‘For the trees have no tongues’: eco-feedback, speech, and the silencing of nature
  • 1 PhD Candidate, Department of Political Science, The University of Colorado at Boulder
  • | 2 Departments of Political Science and Environmental Studies, The University of Colorado at Boulder

When Christopher Stone argued for the extension of legal standing to natural objects, he proposed a guardianship model for representing the rights or interests of nonhuman nature. This approach requires that natural objects or systems be able to intelligibly communicate information regarding needs associated with their continued sustainable flourishing. Drawing upon both ‘law beyond the human’ approaches to legal theory and New Materialist theories about nonhuman subjectivity, we conceive of this mode of communication as a political speech act, albeit one that must be interpreted through eco-feedback collected in the study of natural systems rather than directly transmitted from speaker to listener. We then apply this conception of communication to human rights contexts in which efforts to distort or to otherwise manipulate this eco-feedback could be construed as an anti-democratic interference in speech rights, arguing for the extension of such rights to protect against such interference.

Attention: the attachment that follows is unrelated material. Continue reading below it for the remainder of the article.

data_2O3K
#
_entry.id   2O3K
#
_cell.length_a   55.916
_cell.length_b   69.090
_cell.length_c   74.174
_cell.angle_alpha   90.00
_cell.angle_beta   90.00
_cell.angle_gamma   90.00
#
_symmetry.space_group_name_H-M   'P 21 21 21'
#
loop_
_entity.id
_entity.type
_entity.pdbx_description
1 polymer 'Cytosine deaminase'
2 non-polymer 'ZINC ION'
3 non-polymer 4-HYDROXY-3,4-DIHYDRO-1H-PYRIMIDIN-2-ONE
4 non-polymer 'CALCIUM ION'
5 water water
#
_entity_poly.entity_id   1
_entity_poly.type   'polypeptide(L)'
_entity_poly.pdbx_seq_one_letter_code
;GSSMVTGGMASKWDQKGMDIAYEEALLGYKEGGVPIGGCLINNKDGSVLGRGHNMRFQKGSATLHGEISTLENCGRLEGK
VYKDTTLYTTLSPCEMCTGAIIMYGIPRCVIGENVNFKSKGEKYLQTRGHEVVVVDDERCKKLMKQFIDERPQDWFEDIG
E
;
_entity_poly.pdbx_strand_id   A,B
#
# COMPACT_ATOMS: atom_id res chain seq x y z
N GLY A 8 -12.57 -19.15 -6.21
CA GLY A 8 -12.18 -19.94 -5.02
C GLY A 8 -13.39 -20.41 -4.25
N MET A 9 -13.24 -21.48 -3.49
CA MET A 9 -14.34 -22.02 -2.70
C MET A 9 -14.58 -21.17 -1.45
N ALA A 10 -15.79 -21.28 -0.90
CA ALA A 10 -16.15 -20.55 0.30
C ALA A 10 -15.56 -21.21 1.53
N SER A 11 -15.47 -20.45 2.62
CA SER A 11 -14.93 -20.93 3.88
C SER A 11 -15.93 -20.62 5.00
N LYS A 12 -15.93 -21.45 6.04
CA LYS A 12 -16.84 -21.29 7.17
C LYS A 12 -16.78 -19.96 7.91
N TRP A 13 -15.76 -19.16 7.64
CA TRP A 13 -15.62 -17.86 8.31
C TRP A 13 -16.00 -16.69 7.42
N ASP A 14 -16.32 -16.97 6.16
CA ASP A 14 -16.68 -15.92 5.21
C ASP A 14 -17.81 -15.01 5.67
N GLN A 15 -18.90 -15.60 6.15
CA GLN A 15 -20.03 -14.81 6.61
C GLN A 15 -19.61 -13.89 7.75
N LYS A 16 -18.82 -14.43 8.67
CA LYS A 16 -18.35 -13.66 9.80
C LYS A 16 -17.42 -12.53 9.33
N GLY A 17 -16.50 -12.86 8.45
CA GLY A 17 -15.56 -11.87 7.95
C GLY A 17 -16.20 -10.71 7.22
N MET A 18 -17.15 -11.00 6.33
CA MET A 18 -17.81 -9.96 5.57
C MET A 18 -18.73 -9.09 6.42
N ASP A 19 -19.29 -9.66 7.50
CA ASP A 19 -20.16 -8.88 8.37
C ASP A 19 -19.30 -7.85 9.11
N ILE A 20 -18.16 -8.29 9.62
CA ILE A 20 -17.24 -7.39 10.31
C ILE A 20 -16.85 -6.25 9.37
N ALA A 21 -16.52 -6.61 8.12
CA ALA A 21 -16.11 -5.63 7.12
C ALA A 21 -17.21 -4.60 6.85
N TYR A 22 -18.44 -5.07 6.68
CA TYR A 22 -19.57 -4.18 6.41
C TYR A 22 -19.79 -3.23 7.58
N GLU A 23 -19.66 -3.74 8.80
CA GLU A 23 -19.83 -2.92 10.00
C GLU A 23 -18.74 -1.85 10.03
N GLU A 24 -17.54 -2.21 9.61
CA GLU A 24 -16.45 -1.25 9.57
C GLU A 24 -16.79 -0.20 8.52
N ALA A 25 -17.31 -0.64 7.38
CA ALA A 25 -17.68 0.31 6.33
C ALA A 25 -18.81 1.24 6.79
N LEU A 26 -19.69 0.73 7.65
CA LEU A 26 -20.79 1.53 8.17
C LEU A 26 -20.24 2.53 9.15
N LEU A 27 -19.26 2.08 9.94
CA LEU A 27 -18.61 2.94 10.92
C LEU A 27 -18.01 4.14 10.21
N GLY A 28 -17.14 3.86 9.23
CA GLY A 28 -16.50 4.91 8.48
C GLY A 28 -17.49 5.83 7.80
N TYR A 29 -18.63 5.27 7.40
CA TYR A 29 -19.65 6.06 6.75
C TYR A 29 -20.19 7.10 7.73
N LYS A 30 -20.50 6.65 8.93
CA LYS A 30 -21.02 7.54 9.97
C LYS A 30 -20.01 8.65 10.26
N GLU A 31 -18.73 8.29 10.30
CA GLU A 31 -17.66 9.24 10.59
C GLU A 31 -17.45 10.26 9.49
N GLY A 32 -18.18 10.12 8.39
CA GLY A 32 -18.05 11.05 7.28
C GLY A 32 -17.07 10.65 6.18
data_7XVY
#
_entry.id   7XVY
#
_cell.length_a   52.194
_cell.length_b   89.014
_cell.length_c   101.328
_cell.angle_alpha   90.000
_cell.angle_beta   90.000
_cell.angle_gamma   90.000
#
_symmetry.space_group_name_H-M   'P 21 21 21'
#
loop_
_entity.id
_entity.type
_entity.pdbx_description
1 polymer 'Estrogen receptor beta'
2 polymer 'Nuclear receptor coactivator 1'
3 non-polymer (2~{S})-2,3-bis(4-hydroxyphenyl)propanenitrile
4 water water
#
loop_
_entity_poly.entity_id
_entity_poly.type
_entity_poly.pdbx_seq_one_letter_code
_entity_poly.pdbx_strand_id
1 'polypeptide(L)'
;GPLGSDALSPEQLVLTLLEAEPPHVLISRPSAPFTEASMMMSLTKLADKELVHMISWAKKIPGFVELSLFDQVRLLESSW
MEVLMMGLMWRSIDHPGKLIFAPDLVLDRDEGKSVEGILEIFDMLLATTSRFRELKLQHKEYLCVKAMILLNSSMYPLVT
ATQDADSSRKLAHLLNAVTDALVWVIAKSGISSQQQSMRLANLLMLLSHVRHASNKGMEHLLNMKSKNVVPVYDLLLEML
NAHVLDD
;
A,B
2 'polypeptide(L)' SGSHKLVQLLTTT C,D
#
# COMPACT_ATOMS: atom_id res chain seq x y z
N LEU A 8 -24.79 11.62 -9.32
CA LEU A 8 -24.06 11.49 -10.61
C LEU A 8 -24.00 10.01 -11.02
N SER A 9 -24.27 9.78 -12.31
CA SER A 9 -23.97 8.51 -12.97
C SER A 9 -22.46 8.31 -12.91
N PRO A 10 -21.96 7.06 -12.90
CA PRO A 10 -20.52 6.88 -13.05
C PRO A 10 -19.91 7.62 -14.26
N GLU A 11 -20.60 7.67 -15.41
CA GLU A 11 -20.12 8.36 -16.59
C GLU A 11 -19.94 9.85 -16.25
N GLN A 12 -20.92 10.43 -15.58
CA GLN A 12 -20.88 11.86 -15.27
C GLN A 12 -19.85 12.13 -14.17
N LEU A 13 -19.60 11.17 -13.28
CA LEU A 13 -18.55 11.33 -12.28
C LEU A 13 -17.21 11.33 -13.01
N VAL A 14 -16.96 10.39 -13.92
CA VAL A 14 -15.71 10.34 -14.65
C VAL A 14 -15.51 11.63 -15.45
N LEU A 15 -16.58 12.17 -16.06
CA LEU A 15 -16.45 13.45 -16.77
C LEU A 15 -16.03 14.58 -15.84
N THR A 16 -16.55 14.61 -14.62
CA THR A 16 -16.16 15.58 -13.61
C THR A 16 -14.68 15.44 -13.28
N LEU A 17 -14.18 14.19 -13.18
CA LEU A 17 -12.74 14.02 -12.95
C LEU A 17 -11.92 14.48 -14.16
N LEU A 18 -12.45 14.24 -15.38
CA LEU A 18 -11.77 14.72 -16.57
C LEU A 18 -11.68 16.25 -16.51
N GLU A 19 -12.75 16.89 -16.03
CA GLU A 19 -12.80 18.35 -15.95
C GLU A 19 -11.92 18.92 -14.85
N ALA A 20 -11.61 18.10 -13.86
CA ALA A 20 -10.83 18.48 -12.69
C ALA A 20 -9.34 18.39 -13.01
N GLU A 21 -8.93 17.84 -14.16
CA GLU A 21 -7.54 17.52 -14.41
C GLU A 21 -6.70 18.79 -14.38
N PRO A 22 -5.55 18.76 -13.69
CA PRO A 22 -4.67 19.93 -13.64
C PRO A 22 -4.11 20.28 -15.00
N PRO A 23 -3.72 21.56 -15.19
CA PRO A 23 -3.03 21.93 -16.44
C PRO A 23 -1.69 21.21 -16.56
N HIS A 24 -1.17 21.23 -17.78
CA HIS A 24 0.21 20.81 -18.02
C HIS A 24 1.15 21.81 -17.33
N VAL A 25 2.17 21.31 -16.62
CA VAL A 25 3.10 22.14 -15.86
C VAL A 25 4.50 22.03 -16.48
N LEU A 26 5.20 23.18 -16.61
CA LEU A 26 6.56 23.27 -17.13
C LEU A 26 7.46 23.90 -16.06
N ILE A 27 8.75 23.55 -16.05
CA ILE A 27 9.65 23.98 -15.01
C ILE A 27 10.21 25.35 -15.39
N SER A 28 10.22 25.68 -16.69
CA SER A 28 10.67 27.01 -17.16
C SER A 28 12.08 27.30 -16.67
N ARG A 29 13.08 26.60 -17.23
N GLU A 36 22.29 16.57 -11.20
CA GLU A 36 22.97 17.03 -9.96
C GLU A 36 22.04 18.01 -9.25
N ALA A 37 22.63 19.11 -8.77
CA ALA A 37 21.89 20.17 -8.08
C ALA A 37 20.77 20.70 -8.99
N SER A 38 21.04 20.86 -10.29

Contributor Notes

vanders@colorado.edu. The authors would like to thank the editorial staff at the Journal of Human Rights and the Environment – Anna Grear, Joshua Sterlin, and Emille Boulot, as well as the anonymous reviewers for their thoughtful and incisive comments.

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